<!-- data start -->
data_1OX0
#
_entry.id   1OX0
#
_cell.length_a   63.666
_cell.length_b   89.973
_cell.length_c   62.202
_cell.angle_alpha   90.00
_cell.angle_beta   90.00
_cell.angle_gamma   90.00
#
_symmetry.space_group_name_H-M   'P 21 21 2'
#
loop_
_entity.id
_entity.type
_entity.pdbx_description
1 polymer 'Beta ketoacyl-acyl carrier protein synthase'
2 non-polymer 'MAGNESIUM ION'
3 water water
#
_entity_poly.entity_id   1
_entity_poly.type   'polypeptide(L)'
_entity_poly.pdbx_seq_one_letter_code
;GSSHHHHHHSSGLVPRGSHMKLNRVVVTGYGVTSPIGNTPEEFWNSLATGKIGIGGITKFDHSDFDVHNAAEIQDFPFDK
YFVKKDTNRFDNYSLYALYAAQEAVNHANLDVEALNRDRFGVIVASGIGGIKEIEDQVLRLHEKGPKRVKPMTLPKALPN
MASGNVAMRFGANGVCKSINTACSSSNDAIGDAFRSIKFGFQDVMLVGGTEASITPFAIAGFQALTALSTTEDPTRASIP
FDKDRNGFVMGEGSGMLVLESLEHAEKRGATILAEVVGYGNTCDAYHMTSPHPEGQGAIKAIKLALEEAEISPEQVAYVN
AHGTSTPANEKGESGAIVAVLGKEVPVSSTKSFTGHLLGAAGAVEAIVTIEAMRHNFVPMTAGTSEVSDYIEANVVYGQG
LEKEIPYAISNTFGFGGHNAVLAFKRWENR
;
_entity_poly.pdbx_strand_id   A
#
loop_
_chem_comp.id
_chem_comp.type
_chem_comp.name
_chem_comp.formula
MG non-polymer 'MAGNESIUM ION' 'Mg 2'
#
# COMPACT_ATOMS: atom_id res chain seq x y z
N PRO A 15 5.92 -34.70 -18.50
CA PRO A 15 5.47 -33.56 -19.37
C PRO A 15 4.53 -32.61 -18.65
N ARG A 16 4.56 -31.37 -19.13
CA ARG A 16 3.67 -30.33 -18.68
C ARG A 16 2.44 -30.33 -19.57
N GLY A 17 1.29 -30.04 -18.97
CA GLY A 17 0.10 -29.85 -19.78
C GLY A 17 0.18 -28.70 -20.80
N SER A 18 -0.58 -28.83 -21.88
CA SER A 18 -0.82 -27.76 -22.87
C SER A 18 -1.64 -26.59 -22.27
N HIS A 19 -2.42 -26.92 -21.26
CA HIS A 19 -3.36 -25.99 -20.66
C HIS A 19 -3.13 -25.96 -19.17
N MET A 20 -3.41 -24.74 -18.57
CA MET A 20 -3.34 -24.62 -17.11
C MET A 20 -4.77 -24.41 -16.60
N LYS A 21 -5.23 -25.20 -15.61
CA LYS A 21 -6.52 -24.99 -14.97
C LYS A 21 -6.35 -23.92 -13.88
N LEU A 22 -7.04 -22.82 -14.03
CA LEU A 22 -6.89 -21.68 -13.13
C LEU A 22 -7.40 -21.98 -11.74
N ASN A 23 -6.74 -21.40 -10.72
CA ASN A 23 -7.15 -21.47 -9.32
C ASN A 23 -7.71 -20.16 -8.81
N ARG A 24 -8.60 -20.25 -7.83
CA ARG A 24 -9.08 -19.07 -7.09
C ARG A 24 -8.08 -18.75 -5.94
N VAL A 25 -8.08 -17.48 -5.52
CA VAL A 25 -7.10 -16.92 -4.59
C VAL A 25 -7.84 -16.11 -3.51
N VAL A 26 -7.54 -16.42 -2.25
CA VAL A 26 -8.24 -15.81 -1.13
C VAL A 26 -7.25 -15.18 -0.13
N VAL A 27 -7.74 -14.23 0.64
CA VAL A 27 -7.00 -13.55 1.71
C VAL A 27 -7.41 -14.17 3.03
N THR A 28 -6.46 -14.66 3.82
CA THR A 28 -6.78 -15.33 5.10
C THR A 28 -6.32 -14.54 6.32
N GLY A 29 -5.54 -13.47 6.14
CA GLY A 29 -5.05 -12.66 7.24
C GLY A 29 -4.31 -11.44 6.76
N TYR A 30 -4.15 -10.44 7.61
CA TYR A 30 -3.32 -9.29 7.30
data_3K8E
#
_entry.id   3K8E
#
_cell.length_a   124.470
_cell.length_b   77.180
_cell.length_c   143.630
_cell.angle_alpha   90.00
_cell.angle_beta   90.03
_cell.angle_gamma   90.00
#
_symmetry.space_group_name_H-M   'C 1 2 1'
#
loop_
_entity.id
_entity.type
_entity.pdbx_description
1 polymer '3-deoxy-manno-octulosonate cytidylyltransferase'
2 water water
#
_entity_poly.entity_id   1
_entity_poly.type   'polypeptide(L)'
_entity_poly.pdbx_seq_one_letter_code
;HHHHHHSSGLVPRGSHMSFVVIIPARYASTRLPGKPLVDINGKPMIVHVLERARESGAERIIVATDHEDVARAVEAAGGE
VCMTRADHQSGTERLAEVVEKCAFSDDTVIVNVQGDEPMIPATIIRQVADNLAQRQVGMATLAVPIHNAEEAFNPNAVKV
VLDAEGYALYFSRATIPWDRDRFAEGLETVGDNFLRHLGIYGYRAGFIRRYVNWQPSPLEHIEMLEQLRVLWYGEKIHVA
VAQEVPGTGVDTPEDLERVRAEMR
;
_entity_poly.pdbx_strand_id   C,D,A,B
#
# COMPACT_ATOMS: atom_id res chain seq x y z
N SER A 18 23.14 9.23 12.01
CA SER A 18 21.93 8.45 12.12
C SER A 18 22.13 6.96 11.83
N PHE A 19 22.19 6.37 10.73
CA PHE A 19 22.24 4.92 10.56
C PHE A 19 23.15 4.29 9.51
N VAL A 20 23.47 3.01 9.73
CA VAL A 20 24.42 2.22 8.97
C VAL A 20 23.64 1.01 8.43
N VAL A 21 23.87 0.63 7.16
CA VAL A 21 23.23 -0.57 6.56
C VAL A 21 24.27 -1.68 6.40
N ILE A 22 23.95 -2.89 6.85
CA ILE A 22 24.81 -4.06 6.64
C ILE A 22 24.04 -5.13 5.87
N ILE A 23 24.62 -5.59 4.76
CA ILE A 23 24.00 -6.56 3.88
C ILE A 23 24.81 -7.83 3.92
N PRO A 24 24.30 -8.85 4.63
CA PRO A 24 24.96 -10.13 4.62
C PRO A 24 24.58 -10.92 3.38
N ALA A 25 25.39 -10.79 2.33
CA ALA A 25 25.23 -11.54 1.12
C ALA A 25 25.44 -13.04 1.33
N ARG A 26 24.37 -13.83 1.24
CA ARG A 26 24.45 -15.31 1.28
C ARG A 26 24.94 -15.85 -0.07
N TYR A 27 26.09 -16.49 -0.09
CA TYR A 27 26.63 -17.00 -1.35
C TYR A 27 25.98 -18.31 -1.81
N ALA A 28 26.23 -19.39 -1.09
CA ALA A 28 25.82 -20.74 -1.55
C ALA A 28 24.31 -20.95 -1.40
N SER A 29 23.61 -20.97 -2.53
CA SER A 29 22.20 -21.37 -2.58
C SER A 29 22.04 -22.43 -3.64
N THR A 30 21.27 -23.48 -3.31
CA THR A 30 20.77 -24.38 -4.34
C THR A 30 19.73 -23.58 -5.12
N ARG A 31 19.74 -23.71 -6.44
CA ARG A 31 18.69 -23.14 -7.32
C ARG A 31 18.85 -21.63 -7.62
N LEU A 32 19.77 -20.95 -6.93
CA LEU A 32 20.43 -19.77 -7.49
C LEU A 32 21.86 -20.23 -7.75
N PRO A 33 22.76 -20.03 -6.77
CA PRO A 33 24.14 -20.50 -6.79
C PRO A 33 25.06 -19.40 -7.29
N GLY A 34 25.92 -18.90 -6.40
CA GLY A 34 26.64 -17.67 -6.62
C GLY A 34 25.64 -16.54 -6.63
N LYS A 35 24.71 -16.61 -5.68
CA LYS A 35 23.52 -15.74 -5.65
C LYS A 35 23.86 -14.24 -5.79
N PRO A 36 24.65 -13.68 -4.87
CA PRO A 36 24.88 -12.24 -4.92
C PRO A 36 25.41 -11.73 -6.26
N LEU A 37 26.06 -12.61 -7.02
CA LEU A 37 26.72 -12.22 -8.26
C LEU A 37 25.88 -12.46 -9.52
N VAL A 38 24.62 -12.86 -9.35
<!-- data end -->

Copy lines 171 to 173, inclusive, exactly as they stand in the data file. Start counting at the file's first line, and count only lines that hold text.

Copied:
N LYS A 35 24.71 -16.61 -5.68
CA LYS A 35 23.52 -15.74 -5.65
C LYS A 35 23.86 -14.24 -5.79